• With clean water and responsible waste management. Communities across the country face risks from polluted water systems and waste. Aging pipes, sewage overflows and toxins that travel from roads to our water supply can harm our health and the environment. We need policymakers to make sure everyone has access to healthy water by creating strong policies to repair aging infrastructure and addressing toxins in our water supply. We can also make sure our waste is disposed of responsibly and reduce our waste whenever possible. 
  • Where citizens are involved in their government and their community. When we are active and engaged in our communities, we can push for more sustainable policies and hold elected leaders accountable. To ensure all citizens have the opportunity to participate in their community, cities should make voting as easy as possible, champion open access to government data and level the playing field for small donors.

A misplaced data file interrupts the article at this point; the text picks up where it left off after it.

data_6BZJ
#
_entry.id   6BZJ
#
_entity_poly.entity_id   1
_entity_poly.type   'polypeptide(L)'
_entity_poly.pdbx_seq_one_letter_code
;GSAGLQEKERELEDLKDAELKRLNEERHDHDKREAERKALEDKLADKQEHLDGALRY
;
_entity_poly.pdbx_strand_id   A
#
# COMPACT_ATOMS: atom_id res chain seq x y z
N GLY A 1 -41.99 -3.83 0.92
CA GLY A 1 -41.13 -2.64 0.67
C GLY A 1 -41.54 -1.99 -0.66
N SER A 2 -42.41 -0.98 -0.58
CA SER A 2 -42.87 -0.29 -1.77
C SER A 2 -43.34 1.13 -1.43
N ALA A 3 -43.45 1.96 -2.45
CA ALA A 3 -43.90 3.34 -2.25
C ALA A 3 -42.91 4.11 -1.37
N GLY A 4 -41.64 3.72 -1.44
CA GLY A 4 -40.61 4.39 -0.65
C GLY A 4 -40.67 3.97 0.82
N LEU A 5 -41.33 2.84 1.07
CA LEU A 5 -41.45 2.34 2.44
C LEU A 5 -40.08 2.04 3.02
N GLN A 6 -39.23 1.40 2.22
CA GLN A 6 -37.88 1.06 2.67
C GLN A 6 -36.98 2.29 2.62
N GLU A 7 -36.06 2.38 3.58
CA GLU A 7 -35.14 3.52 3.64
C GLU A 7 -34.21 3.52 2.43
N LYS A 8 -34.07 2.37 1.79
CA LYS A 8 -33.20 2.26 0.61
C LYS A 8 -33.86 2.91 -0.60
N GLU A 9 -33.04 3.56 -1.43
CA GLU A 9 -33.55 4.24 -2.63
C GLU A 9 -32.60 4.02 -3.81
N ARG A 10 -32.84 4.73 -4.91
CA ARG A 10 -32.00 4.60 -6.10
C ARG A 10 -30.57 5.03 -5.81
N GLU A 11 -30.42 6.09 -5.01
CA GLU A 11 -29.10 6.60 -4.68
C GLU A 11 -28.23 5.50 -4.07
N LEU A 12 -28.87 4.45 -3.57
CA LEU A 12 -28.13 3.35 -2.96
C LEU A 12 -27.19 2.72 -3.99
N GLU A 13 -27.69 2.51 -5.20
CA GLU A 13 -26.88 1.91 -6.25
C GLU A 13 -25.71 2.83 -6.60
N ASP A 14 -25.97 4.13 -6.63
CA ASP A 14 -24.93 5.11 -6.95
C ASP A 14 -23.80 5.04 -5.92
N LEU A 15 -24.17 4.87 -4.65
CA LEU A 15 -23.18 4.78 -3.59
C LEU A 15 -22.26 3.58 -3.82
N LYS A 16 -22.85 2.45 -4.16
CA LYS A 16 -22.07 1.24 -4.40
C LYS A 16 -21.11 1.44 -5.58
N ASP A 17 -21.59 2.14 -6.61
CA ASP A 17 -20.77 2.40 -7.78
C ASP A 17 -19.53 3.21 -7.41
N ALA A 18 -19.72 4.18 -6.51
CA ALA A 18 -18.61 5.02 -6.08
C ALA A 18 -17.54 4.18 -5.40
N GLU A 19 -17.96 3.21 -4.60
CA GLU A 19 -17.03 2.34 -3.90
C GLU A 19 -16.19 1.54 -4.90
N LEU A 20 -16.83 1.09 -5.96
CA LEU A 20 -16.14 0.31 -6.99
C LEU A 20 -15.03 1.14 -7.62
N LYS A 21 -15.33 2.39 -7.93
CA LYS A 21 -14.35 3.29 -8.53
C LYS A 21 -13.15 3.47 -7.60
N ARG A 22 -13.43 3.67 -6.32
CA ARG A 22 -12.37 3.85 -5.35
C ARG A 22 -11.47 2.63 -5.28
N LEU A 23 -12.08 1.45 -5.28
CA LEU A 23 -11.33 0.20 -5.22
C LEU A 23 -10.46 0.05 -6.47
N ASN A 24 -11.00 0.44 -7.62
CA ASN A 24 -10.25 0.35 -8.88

Issue updates

Report | CoPIRG Foundation | Budget

Following the Money 2014

Every year, state governments spend tens of billions of dollars through contracts for goods and services, subsidies to encourage economic development, and other expenditures. Accountability and public scrutiny are necessary to ensure that the public can trust that state funds are well spent.

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Report | CoPIRG | Democracy

McCutcheon Money

We project that striking the aggregate contribution limit would bring more than $1 billion in additional campaign contributions from elite donors through the 2020 election cycle.

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Congress to seeks answers about why GM, gov't didn't act sooner to recall cars with defect

New General Motors CEO Mary Barra has been cooperative with members of Congress investigating why the company did not act sooner to address a potentially deadly defect in some of its small cars, U.S. Rep. Diana DeGette said.

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Report | CoPIRG | Consumer Protection

Vehicle Recalls: Tips for Consumers

View CoPIRG's tips for staying connected to vehicle recall information and what to do if your vehicle is recalled.

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Media Hit | Transportation